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Trump risks credibility with the policy between threats and non-action

As Iran Girds for possible war with the United States, President Trump may prove to be the best friend it has.

Despite the saber rattling of senior aides and Trump's own tweets when the push has come to push the last two years, the president has repeatedly relied on the threatened use of military force.

Whether the goal has been North Korea, with which warnings of "fire and rage" have become little more than an exchange of "beautiful" letters between Trump and Kim Jong Un or Venezuela, where the threat of "all possibilities" has not disturbed status quo, the president has flashed. With Iran, the shipment of a US airline and a bomber force and reported plans to deploy 120,000 troops quickly followed by Trump's insistence that he would only speak to Iranian leaders.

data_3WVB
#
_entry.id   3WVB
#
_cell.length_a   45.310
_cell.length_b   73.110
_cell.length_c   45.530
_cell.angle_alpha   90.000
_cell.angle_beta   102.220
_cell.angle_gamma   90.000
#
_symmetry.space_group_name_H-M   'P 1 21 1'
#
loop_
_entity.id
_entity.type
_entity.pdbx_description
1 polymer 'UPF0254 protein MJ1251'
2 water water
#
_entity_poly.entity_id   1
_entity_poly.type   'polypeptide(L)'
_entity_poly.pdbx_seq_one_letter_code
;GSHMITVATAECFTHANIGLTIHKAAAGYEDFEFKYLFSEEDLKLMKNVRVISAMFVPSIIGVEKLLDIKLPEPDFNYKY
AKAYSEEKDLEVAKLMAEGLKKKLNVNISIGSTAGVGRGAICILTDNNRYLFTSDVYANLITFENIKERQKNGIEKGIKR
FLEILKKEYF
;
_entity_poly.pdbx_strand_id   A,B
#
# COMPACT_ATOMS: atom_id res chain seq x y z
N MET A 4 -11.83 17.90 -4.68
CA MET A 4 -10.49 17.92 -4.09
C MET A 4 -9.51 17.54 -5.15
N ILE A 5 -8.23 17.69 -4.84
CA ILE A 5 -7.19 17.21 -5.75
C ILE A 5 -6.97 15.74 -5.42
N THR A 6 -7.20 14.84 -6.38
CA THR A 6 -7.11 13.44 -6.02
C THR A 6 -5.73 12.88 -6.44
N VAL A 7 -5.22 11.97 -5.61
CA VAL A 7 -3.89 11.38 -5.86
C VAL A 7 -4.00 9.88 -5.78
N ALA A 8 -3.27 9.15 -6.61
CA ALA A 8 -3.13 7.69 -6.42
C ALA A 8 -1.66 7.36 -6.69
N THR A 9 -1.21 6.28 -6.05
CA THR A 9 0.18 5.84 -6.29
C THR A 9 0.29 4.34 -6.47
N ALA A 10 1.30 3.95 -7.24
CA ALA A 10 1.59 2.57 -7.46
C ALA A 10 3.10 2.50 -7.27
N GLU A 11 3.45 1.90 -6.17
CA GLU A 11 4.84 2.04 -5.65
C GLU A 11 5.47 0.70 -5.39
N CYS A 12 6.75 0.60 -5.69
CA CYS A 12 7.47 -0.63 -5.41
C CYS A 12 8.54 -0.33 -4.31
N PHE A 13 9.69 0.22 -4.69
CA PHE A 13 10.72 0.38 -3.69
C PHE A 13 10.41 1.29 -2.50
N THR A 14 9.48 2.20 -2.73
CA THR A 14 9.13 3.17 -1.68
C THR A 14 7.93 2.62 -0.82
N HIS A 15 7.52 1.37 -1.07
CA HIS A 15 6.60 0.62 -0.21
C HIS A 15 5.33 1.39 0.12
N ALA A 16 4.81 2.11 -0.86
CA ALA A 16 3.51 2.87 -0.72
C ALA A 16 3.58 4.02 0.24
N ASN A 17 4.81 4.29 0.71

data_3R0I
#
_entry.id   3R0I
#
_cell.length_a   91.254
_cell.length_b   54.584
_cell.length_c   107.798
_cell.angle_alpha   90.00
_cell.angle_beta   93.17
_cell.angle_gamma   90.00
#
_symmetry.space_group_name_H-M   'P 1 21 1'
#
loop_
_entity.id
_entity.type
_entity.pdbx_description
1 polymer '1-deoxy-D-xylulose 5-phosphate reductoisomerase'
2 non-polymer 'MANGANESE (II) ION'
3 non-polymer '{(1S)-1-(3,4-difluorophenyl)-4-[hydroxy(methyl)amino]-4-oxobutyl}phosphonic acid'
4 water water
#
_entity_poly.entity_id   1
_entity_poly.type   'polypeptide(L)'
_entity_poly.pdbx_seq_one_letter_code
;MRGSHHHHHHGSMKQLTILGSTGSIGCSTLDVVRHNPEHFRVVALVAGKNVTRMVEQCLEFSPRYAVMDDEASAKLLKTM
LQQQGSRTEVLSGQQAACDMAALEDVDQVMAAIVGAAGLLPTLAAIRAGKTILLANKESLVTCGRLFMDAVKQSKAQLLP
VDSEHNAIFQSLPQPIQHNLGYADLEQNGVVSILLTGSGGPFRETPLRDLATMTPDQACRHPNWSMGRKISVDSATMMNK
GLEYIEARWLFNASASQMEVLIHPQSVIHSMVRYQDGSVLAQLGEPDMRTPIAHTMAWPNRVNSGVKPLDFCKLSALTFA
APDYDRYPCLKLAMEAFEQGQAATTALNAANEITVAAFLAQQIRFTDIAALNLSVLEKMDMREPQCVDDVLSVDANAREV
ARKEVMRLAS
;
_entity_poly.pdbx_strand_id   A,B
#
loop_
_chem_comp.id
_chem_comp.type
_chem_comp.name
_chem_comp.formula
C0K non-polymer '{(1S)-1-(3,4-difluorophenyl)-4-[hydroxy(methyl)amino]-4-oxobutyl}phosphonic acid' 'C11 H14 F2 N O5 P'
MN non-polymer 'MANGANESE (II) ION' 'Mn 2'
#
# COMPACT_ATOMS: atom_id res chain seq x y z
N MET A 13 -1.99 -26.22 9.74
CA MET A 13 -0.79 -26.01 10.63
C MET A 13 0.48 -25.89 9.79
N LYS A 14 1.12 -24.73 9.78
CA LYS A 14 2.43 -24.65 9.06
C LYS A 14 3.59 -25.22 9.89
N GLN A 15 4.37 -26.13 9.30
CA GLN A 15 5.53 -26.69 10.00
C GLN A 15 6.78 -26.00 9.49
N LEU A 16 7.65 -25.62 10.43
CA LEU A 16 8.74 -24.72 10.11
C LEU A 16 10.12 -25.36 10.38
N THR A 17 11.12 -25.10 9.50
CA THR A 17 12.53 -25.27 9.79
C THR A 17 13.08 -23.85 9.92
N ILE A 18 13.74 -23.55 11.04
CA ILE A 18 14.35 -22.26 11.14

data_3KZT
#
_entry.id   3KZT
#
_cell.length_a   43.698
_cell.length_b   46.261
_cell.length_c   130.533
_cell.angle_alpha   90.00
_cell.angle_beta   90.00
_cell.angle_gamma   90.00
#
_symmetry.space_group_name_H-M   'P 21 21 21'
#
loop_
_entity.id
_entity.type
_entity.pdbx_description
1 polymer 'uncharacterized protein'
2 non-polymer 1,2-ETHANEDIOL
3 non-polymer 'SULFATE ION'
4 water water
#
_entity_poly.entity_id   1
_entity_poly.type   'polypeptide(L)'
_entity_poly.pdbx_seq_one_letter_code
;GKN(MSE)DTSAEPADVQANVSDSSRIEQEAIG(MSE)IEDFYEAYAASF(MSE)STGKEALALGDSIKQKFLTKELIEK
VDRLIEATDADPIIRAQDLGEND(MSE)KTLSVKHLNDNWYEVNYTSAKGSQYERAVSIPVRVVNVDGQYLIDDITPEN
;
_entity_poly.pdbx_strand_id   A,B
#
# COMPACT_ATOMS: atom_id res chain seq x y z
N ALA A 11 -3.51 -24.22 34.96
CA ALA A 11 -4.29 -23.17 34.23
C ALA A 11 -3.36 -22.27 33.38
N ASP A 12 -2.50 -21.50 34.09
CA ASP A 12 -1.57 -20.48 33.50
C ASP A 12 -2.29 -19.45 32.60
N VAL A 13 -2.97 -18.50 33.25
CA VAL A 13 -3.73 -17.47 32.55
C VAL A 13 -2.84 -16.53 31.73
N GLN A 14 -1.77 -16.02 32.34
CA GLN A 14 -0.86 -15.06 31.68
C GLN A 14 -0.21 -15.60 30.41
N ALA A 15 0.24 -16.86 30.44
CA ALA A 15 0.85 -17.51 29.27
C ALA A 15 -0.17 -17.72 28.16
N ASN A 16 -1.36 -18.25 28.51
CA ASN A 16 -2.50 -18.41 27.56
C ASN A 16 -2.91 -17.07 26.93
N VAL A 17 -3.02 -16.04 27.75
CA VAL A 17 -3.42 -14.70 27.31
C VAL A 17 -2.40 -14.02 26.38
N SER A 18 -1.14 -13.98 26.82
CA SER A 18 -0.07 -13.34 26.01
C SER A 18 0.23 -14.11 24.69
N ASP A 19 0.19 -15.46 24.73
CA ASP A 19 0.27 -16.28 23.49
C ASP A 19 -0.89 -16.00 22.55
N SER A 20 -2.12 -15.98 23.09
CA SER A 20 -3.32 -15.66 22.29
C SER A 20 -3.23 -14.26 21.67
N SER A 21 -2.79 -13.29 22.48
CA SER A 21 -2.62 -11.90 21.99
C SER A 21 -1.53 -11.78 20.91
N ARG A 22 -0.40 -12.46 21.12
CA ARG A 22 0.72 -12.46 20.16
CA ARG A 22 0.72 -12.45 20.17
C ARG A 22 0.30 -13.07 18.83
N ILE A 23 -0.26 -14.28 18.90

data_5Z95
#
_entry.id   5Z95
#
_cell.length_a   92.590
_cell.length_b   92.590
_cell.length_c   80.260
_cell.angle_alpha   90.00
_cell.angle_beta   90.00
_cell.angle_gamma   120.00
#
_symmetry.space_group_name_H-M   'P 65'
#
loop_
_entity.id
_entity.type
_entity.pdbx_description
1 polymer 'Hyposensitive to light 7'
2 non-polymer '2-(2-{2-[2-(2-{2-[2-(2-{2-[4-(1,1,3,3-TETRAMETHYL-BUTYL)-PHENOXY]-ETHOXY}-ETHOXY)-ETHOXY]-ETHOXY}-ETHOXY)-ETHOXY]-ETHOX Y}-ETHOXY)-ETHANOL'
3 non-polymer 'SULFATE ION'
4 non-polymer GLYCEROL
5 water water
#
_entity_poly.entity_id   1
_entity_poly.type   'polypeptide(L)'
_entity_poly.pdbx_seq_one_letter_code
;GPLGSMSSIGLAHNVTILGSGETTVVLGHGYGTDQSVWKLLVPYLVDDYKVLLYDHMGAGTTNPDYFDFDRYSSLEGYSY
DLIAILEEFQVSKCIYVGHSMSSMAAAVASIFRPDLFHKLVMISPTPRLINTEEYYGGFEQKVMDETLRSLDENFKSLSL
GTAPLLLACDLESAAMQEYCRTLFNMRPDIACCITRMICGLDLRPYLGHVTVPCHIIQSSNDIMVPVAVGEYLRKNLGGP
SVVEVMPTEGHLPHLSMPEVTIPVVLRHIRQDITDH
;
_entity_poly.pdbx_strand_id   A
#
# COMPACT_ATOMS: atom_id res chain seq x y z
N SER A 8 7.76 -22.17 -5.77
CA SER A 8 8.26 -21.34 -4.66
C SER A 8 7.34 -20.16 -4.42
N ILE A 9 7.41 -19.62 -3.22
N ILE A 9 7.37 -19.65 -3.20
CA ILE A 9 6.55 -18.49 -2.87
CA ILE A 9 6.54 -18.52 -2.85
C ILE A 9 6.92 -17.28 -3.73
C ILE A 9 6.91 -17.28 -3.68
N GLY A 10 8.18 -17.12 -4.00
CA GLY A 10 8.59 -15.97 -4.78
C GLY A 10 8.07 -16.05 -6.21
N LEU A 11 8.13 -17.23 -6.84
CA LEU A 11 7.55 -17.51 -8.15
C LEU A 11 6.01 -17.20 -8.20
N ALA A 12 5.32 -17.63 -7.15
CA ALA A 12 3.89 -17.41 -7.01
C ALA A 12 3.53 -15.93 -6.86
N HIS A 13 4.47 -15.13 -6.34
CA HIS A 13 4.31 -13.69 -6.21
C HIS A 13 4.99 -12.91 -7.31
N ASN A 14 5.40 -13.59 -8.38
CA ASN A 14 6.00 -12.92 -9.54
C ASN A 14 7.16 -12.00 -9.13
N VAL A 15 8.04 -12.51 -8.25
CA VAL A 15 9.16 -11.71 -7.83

Trump has said there is no inconsistency in his administration's messaging, but the picture of incoherence may be useful. "Iran at least does not know what to think, which at this point can be a good thing!" he tweeted Friday .

But as he moves deeper into the second half of his Trump's credibility has been resolved and his options are narrowed.

"If you make threats and then people decide that you will not follow through if you are looking for the reaction and you stop getting the reaction, the possibilities are either to create greater threats or to stop going down that way at all, "said Jon B. Alterman, Middle East Program Director at the Center for Strategic and International Studies.

"Credibility is a tough thing for a president to sustain," Alterman said.

Iran, which has said it does not want war but is ready for it, has reacted with its own taunts and bellicose rhetoric.